59. Daegling, DJ, Judex, S, Ozcivici, E, Ravosa, MJ, Taylor, AB, Grine, FE, et al. Viewpoints: feeding mechanics, diet, and dietary adaptations in early hominins. American Journal of Physical Anthropology. 2013;151:356–371.Google Scholar
60. Mittermeier, R, E, Louis Jr, Richardson, M, Schwitzer, C, Langrand, O, Rylands, A, et al. Lemurs of Madagascar, Tropical Field Guide Series. Conservation International, Arlington, VA. 2010.
61. Kay, RF. The nut‐crackers – a new theory of the adaptations of the Ramapithecinae. American Journal of Physical Anthropology. 1981;55:141–151.Google Scholar
62. Lambert, JE, Chapman, CA, Wrangham, RW, Conklin‐Brittain, NL. Hardness of cercopithecine foods: implications for the critical function of enamel thickness in exploiting fallback foods. American Journal of Physical Anthropology. 2004;125:363–368.Google Scholar
63. Dumont, ER. Enamel thickness and dietary adaptation among extant primates and chiropterans. Journal of Mammalogy. 1995, 76:1127–1136.Google Scholar
64. Martin, LB, Olejniczak, AJ, Maas, MC. Enamel thickness and microstructure in pitheciin primates, with comments on dietary adaptations of the middle Miocene hominoid Kenyapithecus. Journal of Human Evolution. 2003;45:351–367.Google Scholar
65. Liem, KF. Adaptive significance of intra-and interspecific differences in the feeding repertoires of cichlid fishes. American Zoologist. 1980;20:295–314.Google Scholar
66. McGraw, WS, Vick, AE, Daegling, DJ. Dietary variation and food hardness in sooty mangabeys (Cercocebus atys): implications for fallback foods and dental adaptation. American Journal of Physical Anthropology. 2014;154:413–423.Google Scholar
67. Pampush, JD, Duque, AC, Burrows, BR, Daegling, DJ, Kenney, WF, McGraw, WS. Homoplasy and thick enamel in primates. Journal of Human Evolution. 2013;64:216–224.Google Scholar
68. Lucas, PW, Omar, R, Al-Fadhalah, K, Almusallam, AS, Henry, AG, Michael, S, et al. Mechanisms and causes of wear in tooth enamel: implications for hominin diets. Journal of the Royal Society Interface. 2013;10:2012.0923.Google Scholar
69. Xia, J, Zheng, J, Huang, D, Tian, ZR, Chen, L, Zhou, Z, et al. New model to explain tooth wear with implications for microwear formation and diet reconstruction. Proceedings of the National Academy of Sciences. 2015;112:10669–10672.Google Scholar
70. Ungar, PS. Mammal Teeth: Origin, Evolution, and Diversity: Baltimore: Johns Hopkins University Press; 2010.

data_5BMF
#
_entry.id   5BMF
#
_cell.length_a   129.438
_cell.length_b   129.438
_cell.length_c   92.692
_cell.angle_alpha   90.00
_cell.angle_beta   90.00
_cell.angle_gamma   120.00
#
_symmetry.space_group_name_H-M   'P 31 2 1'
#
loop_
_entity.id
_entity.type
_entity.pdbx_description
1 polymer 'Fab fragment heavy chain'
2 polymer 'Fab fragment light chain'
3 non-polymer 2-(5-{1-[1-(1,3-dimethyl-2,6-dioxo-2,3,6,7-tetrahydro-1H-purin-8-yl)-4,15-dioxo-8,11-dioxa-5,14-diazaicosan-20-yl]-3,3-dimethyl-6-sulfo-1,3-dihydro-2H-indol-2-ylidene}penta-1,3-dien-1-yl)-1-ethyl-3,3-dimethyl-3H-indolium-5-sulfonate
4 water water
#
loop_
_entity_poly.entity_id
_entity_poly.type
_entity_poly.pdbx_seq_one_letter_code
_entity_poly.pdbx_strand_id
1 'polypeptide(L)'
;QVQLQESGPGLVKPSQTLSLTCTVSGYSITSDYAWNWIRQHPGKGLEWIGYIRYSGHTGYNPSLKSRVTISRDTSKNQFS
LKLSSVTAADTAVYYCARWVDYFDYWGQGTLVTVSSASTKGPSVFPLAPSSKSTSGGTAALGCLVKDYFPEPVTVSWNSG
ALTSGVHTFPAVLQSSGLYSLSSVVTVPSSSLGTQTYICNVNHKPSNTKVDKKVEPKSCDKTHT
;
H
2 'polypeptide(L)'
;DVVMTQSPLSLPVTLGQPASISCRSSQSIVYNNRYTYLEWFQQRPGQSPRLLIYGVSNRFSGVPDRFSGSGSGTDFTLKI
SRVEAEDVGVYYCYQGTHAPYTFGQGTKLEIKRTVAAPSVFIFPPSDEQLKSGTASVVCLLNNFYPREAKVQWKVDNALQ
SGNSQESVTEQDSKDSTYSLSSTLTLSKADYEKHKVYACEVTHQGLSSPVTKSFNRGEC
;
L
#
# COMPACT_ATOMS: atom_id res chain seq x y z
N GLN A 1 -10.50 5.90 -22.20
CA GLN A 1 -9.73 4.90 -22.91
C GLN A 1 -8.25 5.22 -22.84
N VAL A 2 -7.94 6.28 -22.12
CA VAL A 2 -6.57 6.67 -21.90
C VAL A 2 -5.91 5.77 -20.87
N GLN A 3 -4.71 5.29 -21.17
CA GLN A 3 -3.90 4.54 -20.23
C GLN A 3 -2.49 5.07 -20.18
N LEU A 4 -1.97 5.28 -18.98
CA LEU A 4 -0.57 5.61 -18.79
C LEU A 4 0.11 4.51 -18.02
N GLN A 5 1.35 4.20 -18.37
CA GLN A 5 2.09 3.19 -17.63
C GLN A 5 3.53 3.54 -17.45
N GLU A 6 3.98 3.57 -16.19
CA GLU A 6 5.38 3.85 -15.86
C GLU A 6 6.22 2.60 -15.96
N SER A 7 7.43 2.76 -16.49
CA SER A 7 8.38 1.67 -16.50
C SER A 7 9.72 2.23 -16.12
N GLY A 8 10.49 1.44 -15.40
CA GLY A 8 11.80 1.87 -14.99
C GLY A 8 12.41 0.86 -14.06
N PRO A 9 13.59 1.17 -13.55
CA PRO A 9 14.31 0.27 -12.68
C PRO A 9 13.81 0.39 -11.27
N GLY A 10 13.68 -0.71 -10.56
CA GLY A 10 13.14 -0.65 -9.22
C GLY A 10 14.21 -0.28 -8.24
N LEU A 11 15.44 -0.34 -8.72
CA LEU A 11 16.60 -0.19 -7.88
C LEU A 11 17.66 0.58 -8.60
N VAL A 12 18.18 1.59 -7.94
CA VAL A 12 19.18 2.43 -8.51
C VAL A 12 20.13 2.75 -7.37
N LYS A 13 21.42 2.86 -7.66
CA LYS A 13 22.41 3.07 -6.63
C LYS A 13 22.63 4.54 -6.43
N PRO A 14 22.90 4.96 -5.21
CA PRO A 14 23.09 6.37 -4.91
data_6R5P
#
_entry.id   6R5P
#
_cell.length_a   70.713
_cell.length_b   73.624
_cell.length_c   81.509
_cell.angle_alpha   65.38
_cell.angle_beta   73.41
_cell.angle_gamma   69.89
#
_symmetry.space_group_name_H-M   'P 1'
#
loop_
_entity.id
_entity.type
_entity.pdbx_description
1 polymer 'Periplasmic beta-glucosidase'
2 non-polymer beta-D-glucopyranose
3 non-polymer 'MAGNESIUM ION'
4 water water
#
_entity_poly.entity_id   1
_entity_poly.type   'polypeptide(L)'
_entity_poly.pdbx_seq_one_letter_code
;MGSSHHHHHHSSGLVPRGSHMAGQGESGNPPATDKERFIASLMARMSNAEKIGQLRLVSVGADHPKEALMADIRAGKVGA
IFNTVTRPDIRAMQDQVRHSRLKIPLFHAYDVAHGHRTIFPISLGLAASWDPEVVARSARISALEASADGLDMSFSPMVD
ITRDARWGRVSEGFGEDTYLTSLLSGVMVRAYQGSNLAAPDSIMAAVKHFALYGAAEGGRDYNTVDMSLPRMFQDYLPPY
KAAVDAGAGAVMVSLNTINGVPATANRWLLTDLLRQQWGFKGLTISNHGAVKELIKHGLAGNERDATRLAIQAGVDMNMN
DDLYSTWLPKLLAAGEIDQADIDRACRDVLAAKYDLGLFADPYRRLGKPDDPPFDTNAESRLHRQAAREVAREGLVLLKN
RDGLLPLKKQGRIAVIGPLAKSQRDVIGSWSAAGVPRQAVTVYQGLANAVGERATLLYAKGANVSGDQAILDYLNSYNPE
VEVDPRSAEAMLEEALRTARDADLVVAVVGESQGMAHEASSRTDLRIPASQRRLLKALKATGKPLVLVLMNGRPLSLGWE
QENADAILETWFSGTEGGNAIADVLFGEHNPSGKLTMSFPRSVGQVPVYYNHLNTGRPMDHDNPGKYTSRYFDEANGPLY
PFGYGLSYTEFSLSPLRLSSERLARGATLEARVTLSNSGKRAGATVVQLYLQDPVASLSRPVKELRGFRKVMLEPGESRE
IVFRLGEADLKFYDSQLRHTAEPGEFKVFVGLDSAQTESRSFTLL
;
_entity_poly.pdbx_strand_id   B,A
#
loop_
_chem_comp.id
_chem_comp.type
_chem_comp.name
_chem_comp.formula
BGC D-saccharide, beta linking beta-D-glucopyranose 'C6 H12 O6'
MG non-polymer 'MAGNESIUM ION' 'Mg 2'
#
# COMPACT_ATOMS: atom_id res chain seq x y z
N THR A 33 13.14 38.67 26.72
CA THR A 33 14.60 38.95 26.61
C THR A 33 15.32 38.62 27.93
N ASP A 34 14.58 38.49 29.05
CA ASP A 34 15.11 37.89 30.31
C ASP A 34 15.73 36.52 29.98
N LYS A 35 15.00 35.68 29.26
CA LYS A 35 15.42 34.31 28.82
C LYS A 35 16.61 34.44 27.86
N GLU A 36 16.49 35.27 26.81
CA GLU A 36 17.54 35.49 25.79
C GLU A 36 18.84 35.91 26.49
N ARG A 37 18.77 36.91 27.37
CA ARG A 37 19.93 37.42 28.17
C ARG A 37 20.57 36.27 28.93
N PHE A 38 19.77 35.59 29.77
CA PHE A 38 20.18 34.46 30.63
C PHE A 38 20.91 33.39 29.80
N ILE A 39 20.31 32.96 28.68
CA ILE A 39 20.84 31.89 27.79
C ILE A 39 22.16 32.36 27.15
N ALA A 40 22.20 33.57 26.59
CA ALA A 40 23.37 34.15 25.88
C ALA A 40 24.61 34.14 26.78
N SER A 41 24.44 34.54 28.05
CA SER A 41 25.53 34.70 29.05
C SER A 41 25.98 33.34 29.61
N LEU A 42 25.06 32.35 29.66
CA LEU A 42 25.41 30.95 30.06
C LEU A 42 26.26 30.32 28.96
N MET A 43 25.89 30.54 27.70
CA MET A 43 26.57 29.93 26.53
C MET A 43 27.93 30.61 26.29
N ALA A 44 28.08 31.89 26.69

71. Teaford, MF. What do we know and not know about diet and enamel structure. In Ungar, PS, editor. Evolution of the Human Diet: The Known, the Unknown and the Unknowable. 2007;56–76.
72. Bibi, F, Souron, A, Bocherens, H, Uno, K, Boisserie, J-R. Ecological change in the lower Omo Valley around 2.8 Ma. Biology Letters. 2013;9:2012.0890.Google Scholar
73. Teaford, M. Scanning electron microscope diagnosis of wear patterns versus artifacts on fossil teeth. Scanning Microscroscopy. 1988;2:1167–1175.Google Scholar
74. Hillson, S. Dental Anthropology. Cambridge: Cambridge University Press; 1996.
75. Ungar, PS, Brown, CA, Bergstrom, TS, Walker, A. Quantification of dental microwear by tandem scanning confocal microscopy and scale‐sensitive fractal analyses. Scanning. 2003;25:185–193.Google Scholar
76. Scott, RS, Ungar, PS, Bergstrom, TS, Brown, CA, Grine, FE, Teaford, MF, et al. Dental microwear texture analysis shows within-species diet variability in fossil hominins. Nature. 2005;436:693–695.Google Scholar
77. Scott, RS, Teaford, MF, Ungar, PS. Dental microwear texture and anthropoid diets. American Journal of Physical Anthropology. 2012;147:551–579.Google Scholar
78. Teaford, MF, Oyen, OJ. In vivo and in vitro turnover in dental microwear. American Journal of Physical Anthropology. 1989;80:447–460.Google Scholar
79. Grine, FE. Dental evidence for dietary differences in Australopithecus and Paranthropus: a quantitative analysis of permanent molar microwear. Journal of Human Evolution. 1986;15:783–822.Google Scholar
80. Daegling, DJ, Grine, FE. Terrestrial foraging and dental microwear in Papio ursinus. Primates. 1999;40:559–572.Google Scholar
81. Constantino, PJ, Lee, JJ-W, Chai, H, Zipfel, B, Ziscovici, C, Lawn, BR, et al. Tooth chipping can reveal the diet and bite forces of fossil hominins. Biology Letters. 2010;6:826–829.Google Scholar
82. Constantino, PJ, Lee, JJW, Gerbig, Y, Hartstone‐Rose, A, Talebi, M, Lawn, BR, et al. The role of tooth enamel mechanical properties in primate dietary adaptation. American Journal of Physical Anthropology. 2012;148:171–177.Google Scholar
83. Sponheimer, M, Alemseged, Z, Cerling, TE, Grine, FE, Kimbel, WH, Leakey, MG, et al. Isotopic evidence of early hominin diets. Proceedings of the National Academy of Sciences. 2013;110:10513–10518.Google Scholar
84. Grine, FE, Sponheimer, M, Ungar, PS, Lee‐Thorp, J, Teaford, MF. Dental microwear and stable isotopes inform the paleoecology of extinct hominins. American Journal of Physical Anthropology. 2012;148:285–317.Google Scholar